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Why do I bother?

Today I had one of those moments of sheer emotional survival. The scene: a seven-year-old's birthday party, the parking lot of a gymnastics warehouse. I'm at the trunk with two helium balloons, chatting politely with the mom of one of Bryce's classmates. I tell Quinn to let himself into his side. Suddenly I hear an angry male voice, "DID THAT JUST HIT OUR CAR?" I walk around to Quinn's side, see his door has made definite contact with the back passenger door of the car next to us - the car of Bryce's classmate's next-door-neighbor, the car holding a young friend of one of Bryce's oldest friends. I flinch, I grab Quinn's door and move it, I see a scratch on their back passenger door and say, "I am SO SORRY!" I know it was an accident. I look at Quinn, whose eyes are wide and confused, I scold him and tell him to sit down and buckle up, we need to be more careful. His formerly happy eyes well up with tears and his face flushes with shame and fear: "I'm sorry! I didn't mean to! It was the wind - it was an accident. I was TRYING!" I am brought back to reality, to true priority, but the owner of the car isn't. I tell Quinn it's okay, I know it was a mistake, just buckle up, but the friend of the friend's mother is standing there yelling, "you've gotta be kidding me! I just got this car three months ago! OH COME ON!" while my four-year-old cries in shame. I look at her and apologize again, offer to give her my insurance information even against my own instinct. She scolds all of us again, "I don't know, I haven't even SEEN IT YET!" a clear indication that I am in her way. I push down my own desire to remind her that FOR THE LOVE OF GOD IT'S JUST A PAINT SCRATCH ON A HUNK OF METAL; PLEASE TELL ME YOU HAVE MORE IMPORTANT THINGS TO THINK ABOUT, AND IF YOU DON'T: PEOPLE ARE DYING AND BEING TORTURED RIGHT NOW, and I take my rage out on the trunk, where I toss the balloons and slam the door shut. I shakily and in shock and disbelief search for my car insurance information while she dramatically circles her car and undoubtedly discusses the unacceptable scratch with her husband, who has yet to make eye contact with any of us, but sits and stews in the passenger seat while my two children observe in confusion and fear -- there is no telling what his own child is seeing or thinking in the back seat of her shiny three-month-old punk skeleton sticker-covered car. Another classmate's friend walks out and notices me. I tell her the story while her own kids clamber into her car without thinking of the swing span of their car doors. She looks at me in disbelief: "It didn't matter that you were just at the same kid's birthday party?!" "Apparently not," I say. She looks up and whispers, shocked, "SHE JUST TOOK A PICTURE OF THE DOOR WITH HER CELL PHONE!" I look at her while I write the last three digits of my insurance policy number. "Yeah." I say. "I told you." Her breath catches in her throat. "I am sorry," she says, "I would rather have a mark on my car than treat someone the way she is treating you." "Me too," I say appreciatively.

The angry woman walks around to my side of the car and I hold out my information while I say, "I'm sorry this is so important to you that it makes you this upset. I apologize again for the scratch." She grabs it and, shockingly, makes her face look even more offended and entitled than it already did. "I didn't think I was that upset. But cars are expensive, and I just got this a few months ago." "Yeah," I say, walking around to my door, my obligation fulfilled. She continues in her huffy state, "don't you want my information so when I call you know who I am?" "Sure," I say. "I mean," she continues, "weren't you at the birthday party I was at?" "Yes!" I cry. "We were at the same birthday party!" "Well, yeah, we're C's next door neighbors." "Okay. Yes, cars are expensive. I've apologized, and I apologize again that my four-year-old accidently scratched your car door when the wind caught hold of it as he was getting in AFTER THE BIRTHDAY PARTY. Goodbye."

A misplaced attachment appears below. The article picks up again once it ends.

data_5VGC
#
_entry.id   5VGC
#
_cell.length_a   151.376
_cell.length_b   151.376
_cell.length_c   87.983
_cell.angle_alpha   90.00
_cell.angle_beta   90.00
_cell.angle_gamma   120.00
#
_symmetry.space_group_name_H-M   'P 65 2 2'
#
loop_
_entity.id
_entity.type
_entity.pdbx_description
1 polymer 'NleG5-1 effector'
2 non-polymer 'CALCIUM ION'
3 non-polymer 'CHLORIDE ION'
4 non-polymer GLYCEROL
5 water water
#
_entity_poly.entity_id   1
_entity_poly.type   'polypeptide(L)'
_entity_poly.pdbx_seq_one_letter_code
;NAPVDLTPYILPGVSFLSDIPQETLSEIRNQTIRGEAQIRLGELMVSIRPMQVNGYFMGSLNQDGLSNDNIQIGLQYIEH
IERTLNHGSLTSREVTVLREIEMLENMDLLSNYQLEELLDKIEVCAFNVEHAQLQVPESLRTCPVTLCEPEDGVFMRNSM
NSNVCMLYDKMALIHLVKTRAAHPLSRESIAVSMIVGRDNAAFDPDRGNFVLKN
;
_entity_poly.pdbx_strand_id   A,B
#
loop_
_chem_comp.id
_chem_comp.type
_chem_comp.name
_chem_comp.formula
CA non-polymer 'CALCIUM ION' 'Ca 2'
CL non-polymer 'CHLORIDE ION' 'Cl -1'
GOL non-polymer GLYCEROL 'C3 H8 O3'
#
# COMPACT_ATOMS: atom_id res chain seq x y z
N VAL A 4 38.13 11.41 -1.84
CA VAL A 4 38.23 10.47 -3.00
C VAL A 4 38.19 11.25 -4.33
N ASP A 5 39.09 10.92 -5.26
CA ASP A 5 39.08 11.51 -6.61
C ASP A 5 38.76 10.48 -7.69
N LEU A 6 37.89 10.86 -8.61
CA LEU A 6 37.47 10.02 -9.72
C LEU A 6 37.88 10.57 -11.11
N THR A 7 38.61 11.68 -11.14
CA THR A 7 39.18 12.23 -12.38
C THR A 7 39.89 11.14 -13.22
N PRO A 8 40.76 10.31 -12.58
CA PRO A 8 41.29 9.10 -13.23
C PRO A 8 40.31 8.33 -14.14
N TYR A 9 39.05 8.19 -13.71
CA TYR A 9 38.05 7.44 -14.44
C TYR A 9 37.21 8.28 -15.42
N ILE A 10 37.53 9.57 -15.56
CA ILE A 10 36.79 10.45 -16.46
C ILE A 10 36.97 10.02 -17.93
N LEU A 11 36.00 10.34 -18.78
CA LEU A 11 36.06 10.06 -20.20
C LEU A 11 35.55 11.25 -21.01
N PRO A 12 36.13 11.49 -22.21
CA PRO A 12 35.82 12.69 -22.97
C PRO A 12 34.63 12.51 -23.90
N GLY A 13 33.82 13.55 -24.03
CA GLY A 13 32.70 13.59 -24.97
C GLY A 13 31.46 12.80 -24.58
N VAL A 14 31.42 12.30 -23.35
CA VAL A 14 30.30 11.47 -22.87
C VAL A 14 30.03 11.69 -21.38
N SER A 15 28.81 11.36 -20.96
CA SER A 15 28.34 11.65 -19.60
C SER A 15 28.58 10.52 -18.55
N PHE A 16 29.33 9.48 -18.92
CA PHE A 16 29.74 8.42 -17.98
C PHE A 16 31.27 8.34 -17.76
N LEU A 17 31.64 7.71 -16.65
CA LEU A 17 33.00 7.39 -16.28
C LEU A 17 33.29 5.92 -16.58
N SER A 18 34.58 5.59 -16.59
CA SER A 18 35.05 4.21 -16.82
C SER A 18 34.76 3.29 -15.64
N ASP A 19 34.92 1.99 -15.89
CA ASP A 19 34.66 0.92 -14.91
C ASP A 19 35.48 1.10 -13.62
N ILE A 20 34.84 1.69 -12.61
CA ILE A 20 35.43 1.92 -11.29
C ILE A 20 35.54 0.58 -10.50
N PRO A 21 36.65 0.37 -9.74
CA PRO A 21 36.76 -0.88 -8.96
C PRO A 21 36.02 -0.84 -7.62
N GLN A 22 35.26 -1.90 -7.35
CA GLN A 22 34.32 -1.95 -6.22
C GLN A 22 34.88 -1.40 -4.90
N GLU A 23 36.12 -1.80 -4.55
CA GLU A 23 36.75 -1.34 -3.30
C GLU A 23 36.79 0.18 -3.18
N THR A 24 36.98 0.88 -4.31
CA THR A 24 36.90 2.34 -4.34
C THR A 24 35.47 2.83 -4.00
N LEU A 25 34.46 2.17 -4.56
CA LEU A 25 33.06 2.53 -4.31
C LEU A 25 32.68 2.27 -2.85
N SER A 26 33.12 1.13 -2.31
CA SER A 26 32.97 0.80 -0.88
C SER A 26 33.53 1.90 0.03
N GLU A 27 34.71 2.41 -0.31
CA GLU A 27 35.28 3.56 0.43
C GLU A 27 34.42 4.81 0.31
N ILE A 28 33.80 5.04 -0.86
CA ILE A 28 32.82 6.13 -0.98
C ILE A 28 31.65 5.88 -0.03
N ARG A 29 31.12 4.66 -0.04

I make sure they pull out before I do. Behind them and silent for the first time since the ordeal started, I notice all the cartoon character stickers plastered on the back window and license plate. Oh yeah, presentation is definitely important to these people. A paint scratch on their car door would be a HUGE DISTRACTION FROM THE PUNK SKULLS.

I'm always telling my kids that it's all about the choices we make. I see today's event as another opportunity to point out how I made some difficult choices because they were the right things to do even in the face of a self-centered, petty jerk. But I also see the situation as something an older, more sophisticated child would (and undoubtedly will) point to as a way to prove me wrong. That ultimately there is no way to rise above the pettiness, that ultimately we're all petty survivors, we're all out for ourselves, we're all jerks out to prove something, even if that something is how "above" the petty people we are. As we drove home and I tried to explain to the kids why I was upset with the angry car owner's behavior, as I tried to use this moment as a teaching moment and an example of what not to do, I realized the most they were going to take from this pathetic ordeal was that I had called someone a jerk. What brought the realization home was when, as I drove along the highway listening to Bryce's constant question stream, he said he'd wished I had let him have a word in edgewise while at his grandmother's this evening, because he'd really been wanting to tell her that I'd "called that lady a jerk."